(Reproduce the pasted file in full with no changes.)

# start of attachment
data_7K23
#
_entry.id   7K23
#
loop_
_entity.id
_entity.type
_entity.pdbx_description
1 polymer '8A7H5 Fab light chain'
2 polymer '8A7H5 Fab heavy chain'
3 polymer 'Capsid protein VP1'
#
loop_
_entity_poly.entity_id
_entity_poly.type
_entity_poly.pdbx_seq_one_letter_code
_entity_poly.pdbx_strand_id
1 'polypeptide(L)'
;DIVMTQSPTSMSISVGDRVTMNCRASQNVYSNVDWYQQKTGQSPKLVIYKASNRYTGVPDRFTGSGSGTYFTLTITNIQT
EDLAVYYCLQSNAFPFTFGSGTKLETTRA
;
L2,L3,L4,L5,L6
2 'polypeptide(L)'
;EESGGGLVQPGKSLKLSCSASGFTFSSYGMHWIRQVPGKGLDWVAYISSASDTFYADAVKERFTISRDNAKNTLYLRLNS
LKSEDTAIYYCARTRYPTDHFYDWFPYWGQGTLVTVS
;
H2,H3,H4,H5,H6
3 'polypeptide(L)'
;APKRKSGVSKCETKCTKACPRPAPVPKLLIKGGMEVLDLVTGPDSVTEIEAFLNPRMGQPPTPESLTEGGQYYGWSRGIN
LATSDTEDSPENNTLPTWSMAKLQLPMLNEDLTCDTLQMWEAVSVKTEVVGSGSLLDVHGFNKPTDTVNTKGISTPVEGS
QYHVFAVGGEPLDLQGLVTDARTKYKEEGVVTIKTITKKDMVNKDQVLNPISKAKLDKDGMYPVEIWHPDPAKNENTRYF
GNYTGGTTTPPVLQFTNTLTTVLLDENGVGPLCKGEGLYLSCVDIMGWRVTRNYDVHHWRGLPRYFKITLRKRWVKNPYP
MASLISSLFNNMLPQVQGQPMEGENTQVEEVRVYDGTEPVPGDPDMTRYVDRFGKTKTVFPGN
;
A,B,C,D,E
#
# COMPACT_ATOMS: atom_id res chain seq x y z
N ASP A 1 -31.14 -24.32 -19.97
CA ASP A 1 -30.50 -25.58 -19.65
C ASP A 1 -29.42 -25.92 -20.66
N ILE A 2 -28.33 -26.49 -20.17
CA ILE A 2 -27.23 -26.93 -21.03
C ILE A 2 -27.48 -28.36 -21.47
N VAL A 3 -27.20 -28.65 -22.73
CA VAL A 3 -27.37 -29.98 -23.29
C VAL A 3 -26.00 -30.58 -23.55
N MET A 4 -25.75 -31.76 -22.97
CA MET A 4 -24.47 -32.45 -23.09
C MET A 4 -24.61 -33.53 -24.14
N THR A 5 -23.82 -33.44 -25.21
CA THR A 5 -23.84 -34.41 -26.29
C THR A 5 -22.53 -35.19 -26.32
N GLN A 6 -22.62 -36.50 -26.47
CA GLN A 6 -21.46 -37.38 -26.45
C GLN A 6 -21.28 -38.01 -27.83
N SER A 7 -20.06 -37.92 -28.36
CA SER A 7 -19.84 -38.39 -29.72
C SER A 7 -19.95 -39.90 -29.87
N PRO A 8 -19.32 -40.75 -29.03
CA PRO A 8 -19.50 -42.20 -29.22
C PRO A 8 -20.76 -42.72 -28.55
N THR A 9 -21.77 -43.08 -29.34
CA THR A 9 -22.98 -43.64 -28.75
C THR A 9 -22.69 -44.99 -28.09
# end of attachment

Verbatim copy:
data_7K23
#
_entry.id   7K23
#
loop_
_entity.id
_entity.type
_entity.pdbx_description
1 polymer '8A7H5 Fab light chain'
2 polymer '8A7H5 Fab heavy chain'
3 polymer 'Capsid protein VP1'
#
loop_
_entity_poly.entity_id
_entity_poly.type
_entity_poly.pdbx_seq_one_letter_code
_entity_poly.pdbx_strand_id
1 'polypeptide(L)'
;DIVMTQSPTSMSISVGDRVTMNCRASQNVYSNVDWYQQKTGQSPKLVIYKASNRYTGVPDRFTGSGSGTYFTLTITNIQT
EDLAVYYCLQSNAFPFTFGSGTKLETTRA
;
L2,L3,L4,L5,L6
2 'polypeptide(L)'
;EESGGGLVQPGKSLKLSCSASGFTFSSYGMHWIRQVPGKGLDWVAYISSASDTFYADAVKERFTISRDNAKNTLYLRLNS
LKSEDTAIYYCARTRYPTDHFYDWFPYWGQGTLVTVS
;
H2,H3,H4,H5,H6
3 'polypeptide(L)'
;APKRKSGVSKCETKCTKACPRPAPVPKLLIKGGMEVLDLVTGPDSVTEIEAFLNPRMGQPPTPESLTEGGQYYGWSRGIN
LATSDTEDSPENNTLPTWSMAKLQLPMLNEDLTCDTLQMWEAVSVKTEVVGSGSLLDVHGFNKPTDTVNTKGISTPVEGS
QYHVFAVGGEPLDLQGLVTDARTKYKEEGVVTIKTITKKDMVNKDQVLNPISKAKLDKDGMYPVEIWHPDPAKNENTRYF
GNYTGGTTTPPVLQFTNTLTTVLLDENGVGPLCKGEGLYLSCVDIMGWRVTRNYDVHHWRGLPRYFKITLRKRWVKNPYP
MASLISSLFNNMLPQVQGQPMEGENTQVEEVRVYDGTEPVPGDPDMTRYVDRFGKTKTVFPGN
;
A,B,C,D,E
#
# COMPACT_ATOMS: atom_id res chain seq x y z
N ASP A 1 -31.14 -24.32 -19.97
CA ASP A 1 -30.50 -25.58 -19.65
C ASP A 1 -29.42 -25.92 -20.66
N ILE A 2 -28.33 -26.49 -20.17
CA ILE A 2 -27.23 -26.93 -21.03
C ILE A 2 -27.48 -28.36 -21.47
N VAL A 3 -27.20 -28.65 -22.73
CA VAL A 3 -27.37 -29.98 -23.29
C VAL A 3 -26.00 -30.58 -23.55
N MET A 4 -25.75 -31.76 -22.97
CA MET A 4 -24.47 -32.45 -23.09
C MET A 4 -24.61 -33.53 -24.14
N THR A 5 -23.82 -33.44 -25.21
CA THR A 5 -23.84 -34.41 -26.29
C THR A 5 -22.53 -35.19 -26.32
N GLN A 6 -22.62 -36.50 -26.47
CA GLN A 6 -21.46 -37.38 -26.45
C GLN A 6 -21.28 -38.01 -27.83
N SER A 7 -20.06 -37.92 -28.36
CA SER A 7 -19.84 -38.39 -29.72
C SER A 7 -19.95 -39.90 -29.87
N PRO A 8 -19.32 -40.75 -29.03
CA PRO A 8 -19.50 -42.20 -29.22
C PRO A 8 -20.76 -42.72 -28.55
N THR A 9 -21.77 -43.08 -29.34
CA THR A 9 -22.98 -43.64 -28.75
C THR A 9 -22.69 -44.99 -28.09